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according already ancient Annals appear appointed army arrived assistance attempt authority battle believe Bishop Book called carried Castle Catholic cause century chief chieftains Christian Church command considered death died doubt Dublin Earl early enemy England English fact faith father fearful force Four Galway give given Government hand head held Henry hope important interest Ireland Irish John justice Kilkenny King known land learned least less letter lives Lord marched Masters means mention monarch native never noble O'Neill object obliged obtained officers once original Parliament party passed Patrick period persons poor possession present priest prince principal probably Protestant question received record reign religious remains returned royal rule saint says sent soldiers soon suffered supposed taken tion took Ulster writing
Side 600 - The question with me is, not whether you have a right to render your people miserable ; but whether it is / not your interest to make them happy. It is not, what a lawyer tells me I may do ; but what humanity, reason, and justice, tell me I ought to do.
Side 471 - From Scotland came many, and from England not a few, yet all of them generally the scum of both nations, who from debt, or breaking or fleeing from justice, or seeking shelter, came hither, hoping to be without fear of man's justice, in a land where there was nothing, or but little as yet, of the fear of God.
Side 536 - ... might not only be the most patient of butts and of listeners, might not only be always ready in fine weather for bowls, and in rainy weather for shovelboard, but might also save the expense of a gardener, or of a groom. Sometimes the reverend man nailed up the apricots, and sometimes he curried the coach-horses. He cast up the farrier's bills. He walked ten miles with a message or a parcel.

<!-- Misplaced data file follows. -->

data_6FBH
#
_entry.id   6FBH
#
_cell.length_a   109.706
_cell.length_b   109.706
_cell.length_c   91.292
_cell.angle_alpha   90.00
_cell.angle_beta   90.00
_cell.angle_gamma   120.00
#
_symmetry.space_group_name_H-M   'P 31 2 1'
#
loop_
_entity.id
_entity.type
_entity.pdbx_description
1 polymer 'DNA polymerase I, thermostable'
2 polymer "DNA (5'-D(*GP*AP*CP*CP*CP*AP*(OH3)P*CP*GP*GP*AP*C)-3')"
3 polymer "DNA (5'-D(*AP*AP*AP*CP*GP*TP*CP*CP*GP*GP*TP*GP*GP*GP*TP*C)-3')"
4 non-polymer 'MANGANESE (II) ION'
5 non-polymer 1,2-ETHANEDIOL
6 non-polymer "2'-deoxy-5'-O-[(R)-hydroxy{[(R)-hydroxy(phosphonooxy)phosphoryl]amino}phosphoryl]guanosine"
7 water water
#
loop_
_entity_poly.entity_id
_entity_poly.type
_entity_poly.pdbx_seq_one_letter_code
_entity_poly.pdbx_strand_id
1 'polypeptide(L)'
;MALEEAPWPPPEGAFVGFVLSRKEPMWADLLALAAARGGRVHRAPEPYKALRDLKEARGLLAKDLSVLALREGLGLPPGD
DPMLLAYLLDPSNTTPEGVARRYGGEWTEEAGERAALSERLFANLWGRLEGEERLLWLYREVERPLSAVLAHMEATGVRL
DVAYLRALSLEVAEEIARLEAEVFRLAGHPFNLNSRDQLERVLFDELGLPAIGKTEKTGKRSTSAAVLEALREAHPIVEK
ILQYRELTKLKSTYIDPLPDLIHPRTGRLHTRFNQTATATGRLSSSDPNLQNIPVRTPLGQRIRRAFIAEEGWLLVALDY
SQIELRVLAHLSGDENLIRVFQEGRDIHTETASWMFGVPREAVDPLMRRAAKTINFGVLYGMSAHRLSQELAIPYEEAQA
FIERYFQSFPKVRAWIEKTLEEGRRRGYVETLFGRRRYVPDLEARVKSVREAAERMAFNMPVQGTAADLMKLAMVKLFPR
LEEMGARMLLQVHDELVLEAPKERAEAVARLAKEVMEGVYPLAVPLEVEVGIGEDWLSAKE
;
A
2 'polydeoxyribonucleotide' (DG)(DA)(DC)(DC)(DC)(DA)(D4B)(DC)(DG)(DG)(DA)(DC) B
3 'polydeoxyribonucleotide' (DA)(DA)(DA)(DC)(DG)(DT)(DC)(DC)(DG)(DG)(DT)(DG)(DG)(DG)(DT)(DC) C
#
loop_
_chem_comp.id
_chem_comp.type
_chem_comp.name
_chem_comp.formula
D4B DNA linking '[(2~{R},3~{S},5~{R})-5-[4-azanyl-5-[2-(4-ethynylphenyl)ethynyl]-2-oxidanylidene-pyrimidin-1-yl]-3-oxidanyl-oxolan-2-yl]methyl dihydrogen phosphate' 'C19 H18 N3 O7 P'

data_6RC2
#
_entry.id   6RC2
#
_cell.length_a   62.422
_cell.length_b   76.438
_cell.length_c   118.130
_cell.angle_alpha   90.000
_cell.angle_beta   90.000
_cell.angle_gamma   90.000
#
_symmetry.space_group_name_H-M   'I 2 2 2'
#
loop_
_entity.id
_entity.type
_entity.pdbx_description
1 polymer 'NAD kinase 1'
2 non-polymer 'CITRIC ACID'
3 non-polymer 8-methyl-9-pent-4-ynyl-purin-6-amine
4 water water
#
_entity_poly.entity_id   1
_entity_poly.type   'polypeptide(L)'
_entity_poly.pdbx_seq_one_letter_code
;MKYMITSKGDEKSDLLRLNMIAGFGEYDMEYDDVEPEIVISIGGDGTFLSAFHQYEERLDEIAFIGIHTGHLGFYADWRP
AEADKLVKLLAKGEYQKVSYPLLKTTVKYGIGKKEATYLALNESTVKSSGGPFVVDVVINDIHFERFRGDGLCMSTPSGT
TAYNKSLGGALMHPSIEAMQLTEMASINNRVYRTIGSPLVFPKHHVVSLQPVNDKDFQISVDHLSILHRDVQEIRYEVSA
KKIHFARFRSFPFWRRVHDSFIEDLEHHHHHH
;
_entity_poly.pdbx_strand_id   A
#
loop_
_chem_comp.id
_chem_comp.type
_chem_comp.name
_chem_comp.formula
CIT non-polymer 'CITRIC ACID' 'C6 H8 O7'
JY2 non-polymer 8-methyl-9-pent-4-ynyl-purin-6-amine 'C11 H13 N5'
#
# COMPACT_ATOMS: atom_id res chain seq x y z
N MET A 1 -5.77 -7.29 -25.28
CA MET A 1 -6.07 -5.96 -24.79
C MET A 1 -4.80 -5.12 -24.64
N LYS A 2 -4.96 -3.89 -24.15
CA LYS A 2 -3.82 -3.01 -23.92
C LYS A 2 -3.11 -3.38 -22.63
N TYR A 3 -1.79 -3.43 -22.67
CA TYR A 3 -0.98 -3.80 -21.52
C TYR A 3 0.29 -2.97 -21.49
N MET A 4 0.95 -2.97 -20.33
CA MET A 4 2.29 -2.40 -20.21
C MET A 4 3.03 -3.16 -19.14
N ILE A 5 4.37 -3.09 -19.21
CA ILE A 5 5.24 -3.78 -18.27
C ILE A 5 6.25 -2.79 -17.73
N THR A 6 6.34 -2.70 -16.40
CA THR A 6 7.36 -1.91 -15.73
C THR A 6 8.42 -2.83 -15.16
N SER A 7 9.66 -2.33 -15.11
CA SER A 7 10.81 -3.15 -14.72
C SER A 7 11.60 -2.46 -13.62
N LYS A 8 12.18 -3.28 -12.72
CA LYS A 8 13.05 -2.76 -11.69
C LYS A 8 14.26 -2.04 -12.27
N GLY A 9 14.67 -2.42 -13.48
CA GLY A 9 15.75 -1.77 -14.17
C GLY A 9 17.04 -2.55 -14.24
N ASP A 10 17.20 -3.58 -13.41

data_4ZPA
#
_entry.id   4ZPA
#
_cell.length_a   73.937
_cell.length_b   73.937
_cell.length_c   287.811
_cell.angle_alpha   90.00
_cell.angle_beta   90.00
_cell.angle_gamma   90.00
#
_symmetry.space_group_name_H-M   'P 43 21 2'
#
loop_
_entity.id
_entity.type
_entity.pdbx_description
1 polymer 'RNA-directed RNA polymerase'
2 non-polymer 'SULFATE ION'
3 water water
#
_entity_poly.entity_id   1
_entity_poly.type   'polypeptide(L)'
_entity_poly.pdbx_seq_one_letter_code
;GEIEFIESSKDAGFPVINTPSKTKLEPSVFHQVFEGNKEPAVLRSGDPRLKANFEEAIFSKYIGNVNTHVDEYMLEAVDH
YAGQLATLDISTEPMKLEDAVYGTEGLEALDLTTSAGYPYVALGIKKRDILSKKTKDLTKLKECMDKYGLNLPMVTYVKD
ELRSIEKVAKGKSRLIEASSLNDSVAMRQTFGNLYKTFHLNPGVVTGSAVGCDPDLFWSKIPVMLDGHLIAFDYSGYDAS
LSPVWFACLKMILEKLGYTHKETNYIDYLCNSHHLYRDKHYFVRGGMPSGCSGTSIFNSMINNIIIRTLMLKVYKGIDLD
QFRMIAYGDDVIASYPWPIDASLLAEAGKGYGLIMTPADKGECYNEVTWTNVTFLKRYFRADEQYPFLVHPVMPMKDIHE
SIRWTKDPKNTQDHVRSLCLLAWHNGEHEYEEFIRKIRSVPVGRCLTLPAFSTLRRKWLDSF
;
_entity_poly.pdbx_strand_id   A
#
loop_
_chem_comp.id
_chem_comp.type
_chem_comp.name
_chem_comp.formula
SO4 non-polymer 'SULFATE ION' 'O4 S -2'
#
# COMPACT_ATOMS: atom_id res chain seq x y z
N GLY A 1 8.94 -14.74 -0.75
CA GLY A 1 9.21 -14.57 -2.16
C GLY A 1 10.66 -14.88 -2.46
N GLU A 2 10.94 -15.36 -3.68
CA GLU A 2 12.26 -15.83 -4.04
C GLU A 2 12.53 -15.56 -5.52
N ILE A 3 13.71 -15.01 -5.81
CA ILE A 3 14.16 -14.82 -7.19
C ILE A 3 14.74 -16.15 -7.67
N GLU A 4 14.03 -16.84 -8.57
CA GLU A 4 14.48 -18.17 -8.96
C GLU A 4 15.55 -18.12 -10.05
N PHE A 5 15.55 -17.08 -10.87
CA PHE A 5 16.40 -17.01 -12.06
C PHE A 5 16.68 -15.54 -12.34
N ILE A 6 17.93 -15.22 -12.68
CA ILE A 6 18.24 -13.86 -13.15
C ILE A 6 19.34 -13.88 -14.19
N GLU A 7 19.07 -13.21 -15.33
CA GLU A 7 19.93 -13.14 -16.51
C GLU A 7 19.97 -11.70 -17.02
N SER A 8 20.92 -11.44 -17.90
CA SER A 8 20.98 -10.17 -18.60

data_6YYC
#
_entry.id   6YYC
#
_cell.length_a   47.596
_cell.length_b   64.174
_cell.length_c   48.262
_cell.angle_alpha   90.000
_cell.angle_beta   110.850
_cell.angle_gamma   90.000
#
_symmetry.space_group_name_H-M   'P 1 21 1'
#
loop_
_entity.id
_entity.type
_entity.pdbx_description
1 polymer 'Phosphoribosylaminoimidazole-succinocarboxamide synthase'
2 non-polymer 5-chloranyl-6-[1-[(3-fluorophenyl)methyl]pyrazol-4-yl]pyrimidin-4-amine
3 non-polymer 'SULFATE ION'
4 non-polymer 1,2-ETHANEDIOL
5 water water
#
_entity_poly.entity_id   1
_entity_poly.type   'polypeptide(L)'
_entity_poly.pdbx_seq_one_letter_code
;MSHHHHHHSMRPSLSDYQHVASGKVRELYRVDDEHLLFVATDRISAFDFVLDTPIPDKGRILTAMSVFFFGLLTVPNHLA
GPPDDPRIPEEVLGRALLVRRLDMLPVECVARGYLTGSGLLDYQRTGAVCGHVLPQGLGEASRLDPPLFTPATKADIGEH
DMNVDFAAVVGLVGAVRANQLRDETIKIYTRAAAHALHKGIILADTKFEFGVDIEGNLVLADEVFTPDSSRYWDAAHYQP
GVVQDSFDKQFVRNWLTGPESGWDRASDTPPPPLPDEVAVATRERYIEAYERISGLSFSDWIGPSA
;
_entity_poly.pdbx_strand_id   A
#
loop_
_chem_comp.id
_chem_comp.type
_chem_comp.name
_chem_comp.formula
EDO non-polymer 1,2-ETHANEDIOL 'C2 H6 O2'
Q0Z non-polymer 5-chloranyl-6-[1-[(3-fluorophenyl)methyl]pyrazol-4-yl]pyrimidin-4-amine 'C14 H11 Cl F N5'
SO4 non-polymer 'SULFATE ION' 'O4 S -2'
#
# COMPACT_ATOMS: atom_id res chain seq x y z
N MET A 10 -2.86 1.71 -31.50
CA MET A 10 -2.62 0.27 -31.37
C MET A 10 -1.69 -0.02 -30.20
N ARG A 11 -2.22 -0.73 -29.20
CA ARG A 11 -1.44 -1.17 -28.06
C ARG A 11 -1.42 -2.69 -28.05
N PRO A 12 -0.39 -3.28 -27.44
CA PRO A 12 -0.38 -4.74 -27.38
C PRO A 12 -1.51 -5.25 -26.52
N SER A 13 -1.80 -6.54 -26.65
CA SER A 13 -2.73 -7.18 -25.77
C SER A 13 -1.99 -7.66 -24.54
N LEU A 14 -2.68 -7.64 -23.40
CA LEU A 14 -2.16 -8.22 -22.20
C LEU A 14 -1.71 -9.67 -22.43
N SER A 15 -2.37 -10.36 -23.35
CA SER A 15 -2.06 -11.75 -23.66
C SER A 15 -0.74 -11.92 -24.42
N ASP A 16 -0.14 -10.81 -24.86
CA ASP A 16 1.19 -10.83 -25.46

Side 29 - A dense population in extreme distress inhabit an island where there is an established church which is not their church; and a territorial aristocracy, the richest of whom live in a distant capital. Thus they have a starving population, an absentee aristocracy, an alien church, and in addition the weakest executive in the world. Well, what then would honourable gentlemen say if they were reading of a country in that position? They would say at once, 'The remedy is revolution.
Side 590 - ... freedom, am I to hear of faction. I wish for nothing but to breathe, in this our island, in common with my fellow-subjects, the air of liberty. I have no ambition, unless it be the ambition to break your chain, and contemplate your glory.
Side 548 - A hall, a hall ! give room ! and foot it, girls. More light, you knaves ; and turn the tables up, And quench the fire, the room is grown too hot.
Side 503 - As' for that which you mention concerning liberty of conscience, I meddle not with any man's conscience. But if by liberty of conscience, you mean a liberty to exercise the Mass, I judge it best to use plain dealing, and to let you know, Where the Parliament of England have power, that will not be allowed of.
Side 80 - No reptiles are found there and no snake can live there; for though often carried thither out of Britain, as soon as the ship comes near the shore and the scent of the air reaches them, they die.
Side 626 - The conversation of the principal persons of the country all tend to encourage this system of blood, and the conversation even at my table, where you will suppose I do all I can to prevent it, always turns on hanging, shooting, burning, &c., &c., and if a priest has been put to death the greatest joy is expressed by the whole company.
Side 585 - ... wretches they doomed to the gallows. Let them change their own conduct entirely, and the poor will not long riot. Treat them like men who ought to be as free as yourselves: put an end to that system of religious persecution which for seventy years has divided the kingdom against itself; in these two circumstances lies the cure of insurrection; perform them completely, and you will have an affectionate poor, instead of oppressed and discontented vassals.